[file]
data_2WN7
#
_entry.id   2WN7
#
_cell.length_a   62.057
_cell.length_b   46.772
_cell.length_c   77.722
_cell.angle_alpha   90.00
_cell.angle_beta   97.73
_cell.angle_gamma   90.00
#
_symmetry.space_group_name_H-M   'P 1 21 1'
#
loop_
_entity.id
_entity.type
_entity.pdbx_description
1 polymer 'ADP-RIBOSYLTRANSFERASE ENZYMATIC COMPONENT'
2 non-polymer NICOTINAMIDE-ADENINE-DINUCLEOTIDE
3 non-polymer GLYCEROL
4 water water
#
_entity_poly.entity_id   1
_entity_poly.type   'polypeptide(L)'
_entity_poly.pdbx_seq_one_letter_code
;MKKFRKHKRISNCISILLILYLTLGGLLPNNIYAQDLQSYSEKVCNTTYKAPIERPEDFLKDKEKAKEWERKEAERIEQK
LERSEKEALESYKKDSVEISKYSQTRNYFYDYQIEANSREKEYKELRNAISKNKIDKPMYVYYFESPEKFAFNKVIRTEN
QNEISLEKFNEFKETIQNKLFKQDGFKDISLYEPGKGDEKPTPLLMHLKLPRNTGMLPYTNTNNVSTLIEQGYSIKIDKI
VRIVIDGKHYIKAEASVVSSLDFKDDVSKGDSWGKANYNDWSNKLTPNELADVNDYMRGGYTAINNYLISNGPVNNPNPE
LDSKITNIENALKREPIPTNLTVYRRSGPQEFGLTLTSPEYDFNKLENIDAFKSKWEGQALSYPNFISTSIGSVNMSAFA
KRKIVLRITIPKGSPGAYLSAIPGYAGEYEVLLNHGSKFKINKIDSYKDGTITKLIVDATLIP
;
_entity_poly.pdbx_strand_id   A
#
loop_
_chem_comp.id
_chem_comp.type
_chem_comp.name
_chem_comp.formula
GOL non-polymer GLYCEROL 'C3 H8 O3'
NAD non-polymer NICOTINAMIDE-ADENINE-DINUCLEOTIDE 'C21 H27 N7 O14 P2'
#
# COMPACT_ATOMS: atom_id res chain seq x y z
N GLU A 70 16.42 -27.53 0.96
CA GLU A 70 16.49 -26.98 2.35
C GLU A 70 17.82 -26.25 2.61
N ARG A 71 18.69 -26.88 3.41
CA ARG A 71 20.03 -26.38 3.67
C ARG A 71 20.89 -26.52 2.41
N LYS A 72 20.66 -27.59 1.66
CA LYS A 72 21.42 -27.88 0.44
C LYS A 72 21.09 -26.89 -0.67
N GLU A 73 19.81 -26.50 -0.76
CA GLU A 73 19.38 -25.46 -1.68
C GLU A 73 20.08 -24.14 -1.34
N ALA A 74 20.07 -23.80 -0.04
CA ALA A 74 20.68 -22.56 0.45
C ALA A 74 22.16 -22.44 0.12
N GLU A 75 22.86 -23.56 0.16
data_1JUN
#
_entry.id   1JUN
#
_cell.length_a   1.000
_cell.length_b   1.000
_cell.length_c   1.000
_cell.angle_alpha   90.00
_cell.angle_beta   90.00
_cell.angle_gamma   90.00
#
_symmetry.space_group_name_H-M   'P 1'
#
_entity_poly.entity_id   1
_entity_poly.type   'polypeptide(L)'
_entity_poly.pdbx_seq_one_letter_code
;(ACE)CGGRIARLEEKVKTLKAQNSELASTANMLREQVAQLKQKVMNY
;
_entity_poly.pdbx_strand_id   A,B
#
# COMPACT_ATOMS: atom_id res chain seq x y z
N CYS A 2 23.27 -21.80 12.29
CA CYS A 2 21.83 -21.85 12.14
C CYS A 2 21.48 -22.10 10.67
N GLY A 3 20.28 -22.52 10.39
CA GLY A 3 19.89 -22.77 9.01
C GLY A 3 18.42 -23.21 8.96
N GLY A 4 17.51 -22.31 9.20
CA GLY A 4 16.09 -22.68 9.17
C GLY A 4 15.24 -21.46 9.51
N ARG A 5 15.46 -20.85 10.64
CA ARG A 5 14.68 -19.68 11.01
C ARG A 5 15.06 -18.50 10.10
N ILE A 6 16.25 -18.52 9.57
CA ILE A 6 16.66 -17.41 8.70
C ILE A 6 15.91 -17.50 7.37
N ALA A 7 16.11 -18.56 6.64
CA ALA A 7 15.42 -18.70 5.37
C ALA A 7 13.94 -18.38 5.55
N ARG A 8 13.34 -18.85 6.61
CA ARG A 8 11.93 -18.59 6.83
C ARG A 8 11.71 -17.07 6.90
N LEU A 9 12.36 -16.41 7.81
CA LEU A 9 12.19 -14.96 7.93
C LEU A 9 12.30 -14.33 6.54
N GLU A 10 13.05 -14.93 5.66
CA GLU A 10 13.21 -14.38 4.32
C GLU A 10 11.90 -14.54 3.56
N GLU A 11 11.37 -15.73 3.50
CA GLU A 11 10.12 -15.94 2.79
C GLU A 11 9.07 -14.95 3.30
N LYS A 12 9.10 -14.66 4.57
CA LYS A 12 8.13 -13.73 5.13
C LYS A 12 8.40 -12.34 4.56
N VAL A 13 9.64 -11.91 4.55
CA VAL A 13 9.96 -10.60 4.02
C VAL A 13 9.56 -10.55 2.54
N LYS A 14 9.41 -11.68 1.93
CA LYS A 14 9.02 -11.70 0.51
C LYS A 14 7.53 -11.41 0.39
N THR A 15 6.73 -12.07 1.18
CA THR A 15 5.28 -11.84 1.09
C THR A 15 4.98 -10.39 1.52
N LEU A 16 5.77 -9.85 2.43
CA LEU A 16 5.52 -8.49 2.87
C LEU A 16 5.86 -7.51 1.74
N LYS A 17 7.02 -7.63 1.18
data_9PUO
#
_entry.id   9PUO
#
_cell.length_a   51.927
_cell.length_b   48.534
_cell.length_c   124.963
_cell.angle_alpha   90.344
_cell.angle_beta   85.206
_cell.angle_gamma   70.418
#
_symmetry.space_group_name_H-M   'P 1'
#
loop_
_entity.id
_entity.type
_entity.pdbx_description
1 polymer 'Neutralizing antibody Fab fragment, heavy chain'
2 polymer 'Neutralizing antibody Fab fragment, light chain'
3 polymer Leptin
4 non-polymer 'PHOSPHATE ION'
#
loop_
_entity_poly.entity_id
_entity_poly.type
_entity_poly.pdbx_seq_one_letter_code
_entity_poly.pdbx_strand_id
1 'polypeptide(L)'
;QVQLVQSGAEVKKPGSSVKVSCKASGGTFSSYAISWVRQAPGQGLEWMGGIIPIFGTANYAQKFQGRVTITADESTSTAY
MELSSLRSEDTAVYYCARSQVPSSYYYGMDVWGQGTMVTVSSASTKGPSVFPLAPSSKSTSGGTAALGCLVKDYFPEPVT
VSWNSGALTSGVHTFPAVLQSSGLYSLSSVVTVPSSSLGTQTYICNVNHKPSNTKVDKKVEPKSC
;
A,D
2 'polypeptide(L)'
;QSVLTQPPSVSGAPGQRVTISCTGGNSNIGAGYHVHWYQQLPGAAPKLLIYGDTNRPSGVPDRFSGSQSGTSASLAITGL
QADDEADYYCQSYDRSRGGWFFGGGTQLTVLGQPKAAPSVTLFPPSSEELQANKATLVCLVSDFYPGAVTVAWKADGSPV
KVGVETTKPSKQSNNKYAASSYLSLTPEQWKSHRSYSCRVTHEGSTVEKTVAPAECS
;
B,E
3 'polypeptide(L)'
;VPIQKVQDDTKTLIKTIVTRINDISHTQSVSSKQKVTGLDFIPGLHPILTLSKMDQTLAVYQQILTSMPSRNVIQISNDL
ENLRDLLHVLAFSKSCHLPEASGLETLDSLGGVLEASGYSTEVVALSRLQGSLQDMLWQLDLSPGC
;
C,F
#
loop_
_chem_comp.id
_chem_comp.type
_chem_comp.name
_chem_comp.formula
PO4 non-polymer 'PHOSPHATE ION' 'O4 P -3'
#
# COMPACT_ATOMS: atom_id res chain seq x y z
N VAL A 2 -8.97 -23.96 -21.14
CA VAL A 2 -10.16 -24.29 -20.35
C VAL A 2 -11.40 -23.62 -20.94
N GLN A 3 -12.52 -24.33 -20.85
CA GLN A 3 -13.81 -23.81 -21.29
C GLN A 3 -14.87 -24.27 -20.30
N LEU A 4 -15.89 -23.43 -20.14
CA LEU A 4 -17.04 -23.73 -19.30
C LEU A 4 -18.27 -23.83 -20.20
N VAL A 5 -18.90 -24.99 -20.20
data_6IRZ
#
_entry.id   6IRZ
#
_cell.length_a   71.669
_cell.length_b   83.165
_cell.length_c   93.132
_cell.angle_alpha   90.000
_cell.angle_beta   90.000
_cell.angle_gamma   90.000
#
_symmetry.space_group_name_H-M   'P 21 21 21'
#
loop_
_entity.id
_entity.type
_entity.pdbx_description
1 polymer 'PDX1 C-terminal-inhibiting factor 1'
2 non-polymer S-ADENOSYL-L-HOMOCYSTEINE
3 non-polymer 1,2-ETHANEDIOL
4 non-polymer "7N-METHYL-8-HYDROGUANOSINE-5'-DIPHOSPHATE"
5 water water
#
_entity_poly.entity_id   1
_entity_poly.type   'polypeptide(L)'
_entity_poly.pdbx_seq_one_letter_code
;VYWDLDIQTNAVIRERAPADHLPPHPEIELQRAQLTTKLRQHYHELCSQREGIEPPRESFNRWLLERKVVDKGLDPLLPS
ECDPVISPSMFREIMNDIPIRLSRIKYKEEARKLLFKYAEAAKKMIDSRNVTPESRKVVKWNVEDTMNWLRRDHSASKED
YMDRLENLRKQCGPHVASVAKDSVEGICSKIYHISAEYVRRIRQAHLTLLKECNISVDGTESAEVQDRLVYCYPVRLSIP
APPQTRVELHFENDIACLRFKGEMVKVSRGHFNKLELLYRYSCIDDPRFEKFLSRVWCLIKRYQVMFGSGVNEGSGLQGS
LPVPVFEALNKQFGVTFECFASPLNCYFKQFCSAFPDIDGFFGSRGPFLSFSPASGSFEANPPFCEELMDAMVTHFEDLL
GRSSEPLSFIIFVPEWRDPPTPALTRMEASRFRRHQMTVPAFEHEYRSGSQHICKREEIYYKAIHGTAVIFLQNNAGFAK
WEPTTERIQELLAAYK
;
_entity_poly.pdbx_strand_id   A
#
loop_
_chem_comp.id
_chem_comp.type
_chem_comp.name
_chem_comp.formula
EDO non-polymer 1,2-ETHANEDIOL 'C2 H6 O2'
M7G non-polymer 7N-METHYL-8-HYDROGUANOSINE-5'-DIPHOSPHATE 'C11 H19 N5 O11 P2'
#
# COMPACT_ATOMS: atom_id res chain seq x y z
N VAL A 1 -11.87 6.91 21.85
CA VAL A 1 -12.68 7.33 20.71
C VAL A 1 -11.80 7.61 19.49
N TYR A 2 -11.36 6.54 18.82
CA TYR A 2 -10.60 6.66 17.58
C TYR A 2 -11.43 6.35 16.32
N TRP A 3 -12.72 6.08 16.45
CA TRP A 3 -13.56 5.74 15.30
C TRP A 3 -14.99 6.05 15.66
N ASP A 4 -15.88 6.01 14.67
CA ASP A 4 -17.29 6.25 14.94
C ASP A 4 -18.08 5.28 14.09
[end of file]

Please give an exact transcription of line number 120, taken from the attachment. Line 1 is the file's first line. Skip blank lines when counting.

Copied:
N THR A 15 6.73 -12.07 1.18